How to Manage Your Time in College

College is literally a juggling act. You have so many things going on all at once and you don’t want to drop a single ball. Between going to school, doing homework, studying for exams, holding down a job, or even helping raise a family- well how can one person successfully do all that and not feel a constant pressure on themselves! It boils down to being able to manage your time successfully, but how are you supposed to do that?

Block Your Courses

Many students make the mistake of scattering their classes throughout the week and having hours on and off throughout the day. This is such a bad move to make! If you take your courses back to back as much as possible, then you will have larger amounts of time to devote to tedious amounts of studying. Usually if you have a fifty minute amount of class time, you will spend the majority of it on your phone surfing through Twitter and Instagram. Additionally, if you can block your classes on two or three days out of the week, then it will free up whole days of studying.

Make A Plan

It is never too early to go on ahead and start planning how you are going to do all of your class work for your classes in a semester. In fact, I have found that the very first day of class really helps me determine which classes I am going to prioritize over other classes. Enter all of your assignments-weekly assignments, quizzes, exercises and short papers, as well as exams- into your planner. Then develop a plan for your usual weekly studying and big research paper, projects or exams.

Aime To Make All Classes

Going to your classes is one of the most time efficient things that you can do. When you miss your classes, it means that you have to spend quite a bit more time trying to learn the material you missed rather than being in class in the first place. Additionally, you almost never learn the material as well out of class as you do in class.

Keep A Log

When you finally get into the rhythm of doing your class work, you should track how long it takes you to do the homework in each of your classes, prepare for your quizzes and exams, and write short papers. By knowing this, you can plan your time for your future assignments and it will help prevent you from overestimating how long you are really studying.

Determine Whether You Are An Owl Or A Rooster

Schedule your studying time for when you will be the most productive at engaging in your school work. This can vary from person to person because everyone has a preference for different times of the day. Some students will find that 11 p.m. is the best time, but others will find that 7 a.m. is the best. Just because your roommate is studying at a particular time doesn’t mean that it will work for you.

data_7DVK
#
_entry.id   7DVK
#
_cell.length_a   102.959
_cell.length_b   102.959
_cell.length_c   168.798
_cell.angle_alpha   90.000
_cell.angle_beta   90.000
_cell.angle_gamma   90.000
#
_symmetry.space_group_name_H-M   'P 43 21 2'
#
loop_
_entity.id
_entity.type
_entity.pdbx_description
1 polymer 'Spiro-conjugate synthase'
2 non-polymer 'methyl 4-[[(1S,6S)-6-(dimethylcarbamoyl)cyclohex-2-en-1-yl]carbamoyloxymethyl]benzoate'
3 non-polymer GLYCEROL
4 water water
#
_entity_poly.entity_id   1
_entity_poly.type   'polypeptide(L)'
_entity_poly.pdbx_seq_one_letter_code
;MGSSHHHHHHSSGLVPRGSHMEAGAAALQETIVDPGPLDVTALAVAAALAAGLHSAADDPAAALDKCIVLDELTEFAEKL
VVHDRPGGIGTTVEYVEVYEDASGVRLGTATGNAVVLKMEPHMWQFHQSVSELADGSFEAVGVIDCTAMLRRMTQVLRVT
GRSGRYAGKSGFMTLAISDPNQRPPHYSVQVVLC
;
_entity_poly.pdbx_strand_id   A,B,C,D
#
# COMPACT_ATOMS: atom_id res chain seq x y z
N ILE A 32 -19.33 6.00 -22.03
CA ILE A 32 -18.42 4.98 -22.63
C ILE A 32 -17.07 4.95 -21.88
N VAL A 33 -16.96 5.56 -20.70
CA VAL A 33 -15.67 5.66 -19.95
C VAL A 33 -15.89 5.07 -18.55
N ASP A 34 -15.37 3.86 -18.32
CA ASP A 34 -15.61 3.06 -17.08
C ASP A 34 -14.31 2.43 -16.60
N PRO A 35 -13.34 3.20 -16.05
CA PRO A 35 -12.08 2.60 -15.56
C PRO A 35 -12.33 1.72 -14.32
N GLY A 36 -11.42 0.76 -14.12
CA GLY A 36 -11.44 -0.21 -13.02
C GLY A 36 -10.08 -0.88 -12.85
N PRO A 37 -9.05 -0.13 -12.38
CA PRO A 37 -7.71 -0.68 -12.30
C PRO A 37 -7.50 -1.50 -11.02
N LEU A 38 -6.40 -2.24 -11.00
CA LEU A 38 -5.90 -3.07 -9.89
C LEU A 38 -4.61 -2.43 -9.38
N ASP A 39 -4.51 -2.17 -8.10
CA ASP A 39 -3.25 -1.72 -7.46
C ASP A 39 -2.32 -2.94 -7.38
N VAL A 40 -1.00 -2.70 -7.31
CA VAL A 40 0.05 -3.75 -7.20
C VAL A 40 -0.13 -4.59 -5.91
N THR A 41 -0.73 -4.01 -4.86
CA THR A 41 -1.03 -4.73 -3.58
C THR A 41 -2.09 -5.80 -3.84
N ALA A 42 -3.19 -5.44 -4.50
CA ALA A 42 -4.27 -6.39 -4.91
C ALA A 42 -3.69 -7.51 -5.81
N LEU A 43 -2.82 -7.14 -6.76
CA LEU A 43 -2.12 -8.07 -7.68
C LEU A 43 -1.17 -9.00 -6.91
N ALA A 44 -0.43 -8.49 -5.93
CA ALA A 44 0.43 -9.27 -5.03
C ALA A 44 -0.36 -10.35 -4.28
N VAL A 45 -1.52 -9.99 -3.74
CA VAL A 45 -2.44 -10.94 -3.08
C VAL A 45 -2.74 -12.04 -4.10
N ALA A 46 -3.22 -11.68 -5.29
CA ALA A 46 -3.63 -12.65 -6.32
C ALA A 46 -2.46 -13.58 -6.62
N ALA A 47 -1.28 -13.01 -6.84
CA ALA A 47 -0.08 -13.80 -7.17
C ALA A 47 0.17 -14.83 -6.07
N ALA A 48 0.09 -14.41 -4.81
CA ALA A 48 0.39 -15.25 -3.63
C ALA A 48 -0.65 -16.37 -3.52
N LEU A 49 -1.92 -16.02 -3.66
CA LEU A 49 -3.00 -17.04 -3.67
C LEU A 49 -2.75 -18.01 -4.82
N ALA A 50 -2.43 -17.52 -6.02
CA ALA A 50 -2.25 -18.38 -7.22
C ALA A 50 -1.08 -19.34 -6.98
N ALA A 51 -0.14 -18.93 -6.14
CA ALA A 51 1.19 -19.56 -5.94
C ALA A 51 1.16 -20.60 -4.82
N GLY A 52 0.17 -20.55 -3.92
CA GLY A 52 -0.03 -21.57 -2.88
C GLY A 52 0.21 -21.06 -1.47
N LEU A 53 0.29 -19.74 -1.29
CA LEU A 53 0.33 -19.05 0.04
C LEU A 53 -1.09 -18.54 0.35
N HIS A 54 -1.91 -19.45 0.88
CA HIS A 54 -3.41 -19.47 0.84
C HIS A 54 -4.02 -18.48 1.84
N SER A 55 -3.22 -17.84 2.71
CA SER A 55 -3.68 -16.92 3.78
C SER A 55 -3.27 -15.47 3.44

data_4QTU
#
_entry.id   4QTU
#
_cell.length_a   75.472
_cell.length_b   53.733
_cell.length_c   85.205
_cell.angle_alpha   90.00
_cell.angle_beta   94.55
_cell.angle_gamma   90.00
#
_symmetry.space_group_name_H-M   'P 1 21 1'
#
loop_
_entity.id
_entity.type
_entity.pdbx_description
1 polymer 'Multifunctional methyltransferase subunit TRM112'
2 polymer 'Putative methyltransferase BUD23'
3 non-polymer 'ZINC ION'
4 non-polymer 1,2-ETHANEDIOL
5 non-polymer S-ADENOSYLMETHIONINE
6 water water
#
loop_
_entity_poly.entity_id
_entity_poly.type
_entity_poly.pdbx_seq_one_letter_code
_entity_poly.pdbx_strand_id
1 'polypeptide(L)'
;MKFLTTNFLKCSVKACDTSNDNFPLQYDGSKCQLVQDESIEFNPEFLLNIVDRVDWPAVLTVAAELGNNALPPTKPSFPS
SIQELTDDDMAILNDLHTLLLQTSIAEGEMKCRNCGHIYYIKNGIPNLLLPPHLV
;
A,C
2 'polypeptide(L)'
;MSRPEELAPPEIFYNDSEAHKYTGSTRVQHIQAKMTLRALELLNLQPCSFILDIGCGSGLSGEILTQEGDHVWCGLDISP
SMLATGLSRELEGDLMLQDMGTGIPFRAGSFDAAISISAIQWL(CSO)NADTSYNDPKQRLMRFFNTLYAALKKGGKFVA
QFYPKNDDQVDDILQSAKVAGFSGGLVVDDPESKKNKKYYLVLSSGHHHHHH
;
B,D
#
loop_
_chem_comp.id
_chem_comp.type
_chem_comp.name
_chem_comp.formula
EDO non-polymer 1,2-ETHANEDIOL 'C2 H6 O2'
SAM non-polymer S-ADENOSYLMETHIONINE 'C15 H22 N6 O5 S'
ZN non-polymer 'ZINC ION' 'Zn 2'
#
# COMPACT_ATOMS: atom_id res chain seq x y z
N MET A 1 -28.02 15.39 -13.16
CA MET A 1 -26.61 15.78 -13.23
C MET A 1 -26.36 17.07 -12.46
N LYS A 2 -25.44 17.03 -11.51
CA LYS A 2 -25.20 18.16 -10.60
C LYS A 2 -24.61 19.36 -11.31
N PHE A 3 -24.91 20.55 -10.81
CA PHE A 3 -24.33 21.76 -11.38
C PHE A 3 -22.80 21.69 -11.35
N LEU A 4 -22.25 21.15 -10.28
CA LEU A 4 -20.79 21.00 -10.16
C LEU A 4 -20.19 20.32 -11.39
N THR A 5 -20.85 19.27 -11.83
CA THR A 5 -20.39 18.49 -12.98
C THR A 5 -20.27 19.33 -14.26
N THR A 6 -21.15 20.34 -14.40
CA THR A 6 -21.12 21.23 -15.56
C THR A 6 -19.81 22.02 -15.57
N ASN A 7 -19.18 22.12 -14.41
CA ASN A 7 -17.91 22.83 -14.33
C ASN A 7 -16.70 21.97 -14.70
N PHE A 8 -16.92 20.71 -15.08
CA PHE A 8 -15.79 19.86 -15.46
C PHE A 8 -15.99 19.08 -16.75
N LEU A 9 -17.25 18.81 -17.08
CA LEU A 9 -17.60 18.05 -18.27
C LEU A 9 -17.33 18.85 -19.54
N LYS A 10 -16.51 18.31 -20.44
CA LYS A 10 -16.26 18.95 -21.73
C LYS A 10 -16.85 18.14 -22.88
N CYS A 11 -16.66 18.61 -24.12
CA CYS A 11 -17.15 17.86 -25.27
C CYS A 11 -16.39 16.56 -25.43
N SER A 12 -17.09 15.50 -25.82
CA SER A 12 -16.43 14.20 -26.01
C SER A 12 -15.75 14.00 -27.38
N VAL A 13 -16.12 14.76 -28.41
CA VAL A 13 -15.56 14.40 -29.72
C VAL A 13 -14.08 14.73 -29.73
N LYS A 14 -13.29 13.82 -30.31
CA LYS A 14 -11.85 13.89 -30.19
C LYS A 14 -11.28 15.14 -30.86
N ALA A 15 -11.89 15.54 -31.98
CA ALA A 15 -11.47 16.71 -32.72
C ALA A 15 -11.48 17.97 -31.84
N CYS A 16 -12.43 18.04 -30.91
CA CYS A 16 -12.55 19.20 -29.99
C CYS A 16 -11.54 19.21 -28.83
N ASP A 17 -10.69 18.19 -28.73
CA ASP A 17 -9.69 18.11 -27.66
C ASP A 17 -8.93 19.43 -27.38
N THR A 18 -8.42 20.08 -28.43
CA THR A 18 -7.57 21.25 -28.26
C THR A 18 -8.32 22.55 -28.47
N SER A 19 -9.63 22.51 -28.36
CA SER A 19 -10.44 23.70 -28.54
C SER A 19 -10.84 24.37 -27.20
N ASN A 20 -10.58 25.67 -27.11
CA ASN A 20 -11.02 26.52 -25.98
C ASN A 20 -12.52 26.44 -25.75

Do Your Work On Time

Even though there are no parents or teachers to breathe down your neck to do your homework, be sure that you are doing your outside classwork when it is assigned. Doing the readings ahead of time for the class, studying for each quiz as it comes along, and memorizing what needs to be memorized on a week-to-week basis are all strategies that will increase your efficiency and cut down on overall study time. Sure it can feel good to blow off your homework when there is no exam looming over your head or the professor doesn’t call on you often, but the fun will quickly diminish when you have 500 pages worth of reading to get caught up on before the day of an exam.

Balance Your Courses

You will find that many professors will think that their class should be the center of your attention, and that their class will have to have their homework done first before any others. Learn to triage your courses- spend different amounts of time on your courses based on how important or difficult the class is. Do not spend all of your time on the course that you think is the easiest or the one that is your favorite. Additionally, if you think that you are spending too much time on certain course work, then it might be best to cut back. Keep in mind that you signed up for four or five courses, each of which will end up counting for around 20-25 percent of your overall grade.

Learn to Focus

For the most part, we are used to receiving material in 140-character units, in 20 second bursts, or with a lot of 20 second videos to go along with it. Unfortunately, college is not Twitter, Instagram, or Facebook. In college, whether it is a lecture, a reading, or a problem set, sustained attention is needed. Learn to practice without breaks and without any additional stimulation. I know that it is hard to reprogram your brain, but doing so will prevent you from having to start focusing again.